Looking for America: The Visual Production of Nation and People / Edition 1

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"This collection explores the role of the "visual" in shaping American identity. Introducing students to the visual in all its complexity and variety on the American scene - the language of signs; the historical construction and meaning of "types;" and the uses and politics of photography, film, bodily display, and documentaries - the volume underscores the productivity of the visual in thinking about race, gender, ethnicity, sexuality, and regionality. It clearly demonstrates that the ways in which people see and are seen determine who they are and how they see themselves as citizens and Americans." An editorial introduction places the articles within a narrative structure that tells a collective tale of how this experiment called "America" took on visual shape and meaning. Suggested readings, a primer on how to "read" an image, and a listing of visual archives and collections complete the volume, making this an indispensable text for those in American studies and related fields.
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Editorial Reviews

From the Publisher
“This collection is an invigorating, even stunning, revelation. I left it feeling as if I had learned a new language. Congratulations to Ardis Cameron for the creative insight with which she has woven together an argument for the indispensable value of ‘looking’ into the past.” Alice Kessler-Harris, Columbia University

“This book illuminates the role of the visual in constructions of American national identity. Most impressive is the demonstration that vision itself is not transparent, but an instrument that shapes, even as it is shaped by, relations of power.” Joan W. Scott, Institute for Advanced Study

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Product Details

  • ISBN-13: 9781405114660
  • Publisher: Wiley
  • Publication date: 1/24/2005
  • Edition description: New Edition
  • Edition number: 1
  • Pages: 408
  • Product dimensions: 6.05 (w) x 9.10 (h) x 0.92 (d)

Meet the Author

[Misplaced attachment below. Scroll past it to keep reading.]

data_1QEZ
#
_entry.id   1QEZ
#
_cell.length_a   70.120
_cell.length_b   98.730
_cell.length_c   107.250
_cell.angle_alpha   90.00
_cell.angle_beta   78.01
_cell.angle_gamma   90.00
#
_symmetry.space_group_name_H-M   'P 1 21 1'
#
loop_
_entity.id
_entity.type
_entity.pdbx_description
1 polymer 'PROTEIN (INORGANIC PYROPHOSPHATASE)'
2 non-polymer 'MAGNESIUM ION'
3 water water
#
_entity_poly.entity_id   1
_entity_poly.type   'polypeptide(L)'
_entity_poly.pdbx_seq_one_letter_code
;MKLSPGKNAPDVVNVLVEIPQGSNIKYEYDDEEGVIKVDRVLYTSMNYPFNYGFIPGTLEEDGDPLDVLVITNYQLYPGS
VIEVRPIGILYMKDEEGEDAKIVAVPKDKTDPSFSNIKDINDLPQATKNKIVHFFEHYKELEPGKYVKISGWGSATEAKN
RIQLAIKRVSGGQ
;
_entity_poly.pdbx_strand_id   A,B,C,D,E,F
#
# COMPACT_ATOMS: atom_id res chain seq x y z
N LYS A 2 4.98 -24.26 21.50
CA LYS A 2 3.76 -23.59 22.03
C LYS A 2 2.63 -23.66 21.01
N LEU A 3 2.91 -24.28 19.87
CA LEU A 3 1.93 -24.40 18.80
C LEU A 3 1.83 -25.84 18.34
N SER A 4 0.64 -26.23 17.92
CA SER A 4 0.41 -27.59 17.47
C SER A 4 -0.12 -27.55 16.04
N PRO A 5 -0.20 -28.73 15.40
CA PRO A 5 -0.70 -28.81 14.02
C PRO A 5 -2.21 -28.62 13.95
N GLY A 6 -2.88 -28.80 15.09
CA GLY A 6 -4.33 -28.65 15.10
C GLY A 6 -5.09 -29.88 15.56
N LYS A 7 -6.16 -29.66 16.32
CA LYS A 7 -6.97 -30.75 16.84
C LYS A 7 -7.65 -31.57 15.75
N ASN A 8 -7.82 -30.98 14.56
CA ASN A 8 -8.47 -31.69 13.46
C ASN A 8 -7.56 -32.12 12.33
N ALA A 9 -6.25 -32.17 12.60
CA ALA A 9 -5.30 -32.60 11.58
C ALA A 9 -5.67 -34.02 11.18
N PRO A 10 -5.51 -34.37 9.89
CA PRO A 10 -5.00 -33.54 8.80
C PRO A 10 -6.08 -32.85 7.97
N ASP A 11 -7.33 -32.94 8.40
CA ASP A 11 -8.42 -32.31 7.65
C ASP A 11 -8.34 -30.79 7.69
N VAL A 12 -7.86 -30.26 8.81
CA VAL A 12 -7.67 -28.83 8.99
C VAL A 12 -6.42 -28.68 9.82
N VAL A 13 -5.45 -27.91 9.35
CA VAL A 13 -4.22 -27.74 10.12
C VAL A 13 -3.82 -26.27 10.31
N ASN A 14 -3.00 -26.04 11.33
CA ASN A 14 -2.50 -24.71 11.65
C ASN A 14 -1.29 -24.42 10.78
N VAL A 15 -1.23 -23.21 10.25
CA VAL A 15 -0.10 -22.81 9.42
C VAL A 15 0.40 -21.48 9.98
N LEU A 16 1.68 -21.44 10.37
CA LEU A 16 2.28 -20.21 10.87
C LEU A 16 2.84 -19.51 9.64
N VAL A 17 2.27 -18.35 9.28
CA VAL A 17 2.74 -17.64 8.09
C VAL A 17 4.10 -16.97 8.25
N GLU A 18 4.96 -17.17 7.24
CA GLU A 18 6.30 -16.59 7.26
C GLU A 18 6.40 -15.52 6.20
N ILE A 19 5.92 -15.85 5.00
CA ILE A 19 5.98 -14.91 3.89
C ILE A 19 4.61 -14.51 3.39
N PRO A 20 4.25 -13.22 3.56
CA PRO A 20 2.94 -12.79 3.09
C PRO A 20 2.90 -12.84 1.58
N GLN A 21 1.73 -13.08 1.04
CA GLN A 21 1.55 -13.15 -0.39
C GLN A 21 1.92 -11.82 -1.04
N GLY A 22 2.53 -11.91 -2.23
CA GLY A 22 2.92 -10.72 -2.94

Ardis Cameron is Professor of American and New England Studies, University of Southern Maine. She is author of Radicals of the Worst Sort: The Laboring of Lawrence, 1860–1912 (1993). She received a Fellowship from the National Endowment for the Humanities and a John Simon Guggenheim Memorial Fellowship for her work in progress, Tales of Peyton Place: The Biography of a Big Book.

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Table of Contents

Introduction 1
Pt. I 1860-1900 15
1 Sleuthing towards America : visual detection in everyday life 17
2 Cartes de Visite portrait photographs and the culture of class formation 42
Pt. II 1900-1940 59
3 Photographing the "American Negro" : nation, race, and photography at the Paris Exposition of 1900 61
4 Techniques of the imaginary nation : engendering family photography 94
5 Private eyes, public women : images of class and sex in the urban South, Atlanta, Georgia, 1913-1915 118
6 Margaret Bourke-White's red coat; or, slumming in the thirties 149
Pt. III 1940-2000 171
7 "The kind of people who make good Americans" : nationalism and Life's family ideal 173
8 Visual culture and working-class community : photography and the organizing of the Steelworkers' Union in Chicago 212
9 Sit-coms and suburbs : positioning the 1950s homemaker 238
10 The zoot-suit and style warfare 264
11 Looking Jewish, seeing Jews 281
12 The photograph as an intersection of gazes 311
13 When strangers bring cameras : the poetics and politics of othered places 340
App. A "Reading the visual record" 362
App. B List of visual archives 371
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